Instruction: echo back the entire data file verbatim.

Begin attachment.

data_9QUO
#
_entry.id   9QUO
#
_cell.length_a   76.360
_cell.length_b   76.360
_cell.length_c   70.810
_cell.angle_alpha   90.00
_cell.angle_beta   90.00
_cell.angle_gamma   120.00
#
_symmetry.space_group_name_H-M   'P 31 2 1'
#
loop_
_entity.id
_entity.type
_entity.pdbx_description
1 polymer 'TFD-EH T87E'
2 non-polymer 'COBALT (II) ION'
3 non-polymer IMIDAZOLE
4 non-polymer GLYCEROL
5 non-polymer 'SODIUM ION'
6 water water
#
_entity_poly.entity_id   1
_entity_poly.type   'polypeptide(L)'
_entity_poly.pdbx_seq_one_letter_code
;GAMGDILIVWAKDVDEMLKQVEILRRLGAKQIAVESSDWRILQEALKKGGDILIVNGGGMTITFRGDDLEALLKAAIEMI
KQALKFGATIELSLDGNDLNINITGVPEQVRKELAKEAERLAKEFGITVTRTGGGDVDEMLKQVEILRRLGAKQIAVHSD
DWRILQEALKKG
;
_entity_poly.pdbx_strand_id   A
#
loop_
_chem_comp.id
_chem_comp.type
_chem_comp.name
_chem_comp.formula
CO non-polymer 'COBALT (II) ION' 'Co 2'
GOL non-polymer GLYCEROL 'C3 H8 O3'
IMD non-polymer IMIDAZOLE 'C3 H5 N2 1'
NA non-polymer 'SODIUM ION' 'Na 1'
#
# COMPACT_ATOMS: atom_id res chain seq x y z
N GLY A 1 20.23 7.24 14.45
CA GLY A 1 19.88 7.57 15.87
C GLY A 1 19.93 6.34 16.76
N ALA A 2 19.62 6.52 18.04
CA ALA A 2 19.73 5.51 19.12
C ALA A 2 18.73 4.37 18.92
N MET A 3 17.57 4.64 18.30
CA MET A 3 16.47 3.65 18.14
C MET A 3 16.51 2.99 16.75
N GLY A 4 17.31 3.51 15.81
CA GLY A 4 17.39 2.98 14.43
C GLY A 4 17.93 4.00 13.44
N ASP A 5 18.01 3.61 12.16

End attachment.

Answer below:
data_9QUO
#
_entry.id   9QUO
#
_cell.length_a   76.360
_cell.length_b   76.360
_cell.length_c   70.810
_cell.angle_alpha   90.00
_cell.angle_beta   90.00
_cell.angle_gamma   120.00
#
_symmetry.space_group_name_H-M   'P 31 2 1'
#
loop_
_entity.id
_entity.type
_entity.pdbx_description
1 polymer 'TFD-EH T87E'
2 non-polymer 'COBALT (II) ION'
3 non-polymer IMIDAZOLE
4 non-polymer GLYCEROL
5 non-polymer 'SODIUM ION'
6 water water
#
_entity_poly.entity_id   1
_entity_poly.type   'polypeptide(L)'
_entity_poly.pdbx_seq_one_letter_code
;GAMGDILIVWAKDVDEMLKQVEILRRLGAKQIAVESSDWRILQEALKKGGDILIVNGGGMTITFRGDDLEALLKAAIEMI
KQALKFGATIELSLDGNDLNINITGVPEQVRKELAKEAERLAKEFGITVTRTGGGDVDEMLKQVEILRRLGAKQIAVHSD
DWRILQEALKKG
;
_entity_poly.pdbx_strand_id   A
#
loop_
_chem_comp.id
_chem_comp.type
_chem_comp.name
_chem_comp.formula
CO non-polymer 'COBALT (II) ION' 'Co 2'
GOL non-polymer GLYCEROL 'C3 H8 O3'
IMD non-polymer IMIDAZOLE 'C3 H5 N2 1'
NA non-polymer 'SODIUM ION' 'Na 1'
#
# COMPACT_ATOMS: atom_id res chain seq x y z
N GLY A 1 20.23 7.24 14.45
CA GLY A 1 19.88 7.57 15.87
C GLY A 1 19.93 6.34 16.76
N ALA A 2 19.62 6.52 18.04
CA ALA A 2 19.73 5.51 19.12
C ALA A 2 18.73 4.37 18.92
N MET A 3 17.57 4.64 18.30
CA MET A 3 16.47 3.65 18.14
C MET A 3 16.51 2.99 16.75
N GLY A 4 17.31 3.51 15.81
CA GLY A 4 17.39 2.98 14.43
C GLY A 4 17.93 4.00 13.44
N ASP A 5 18.01 3.61 12.16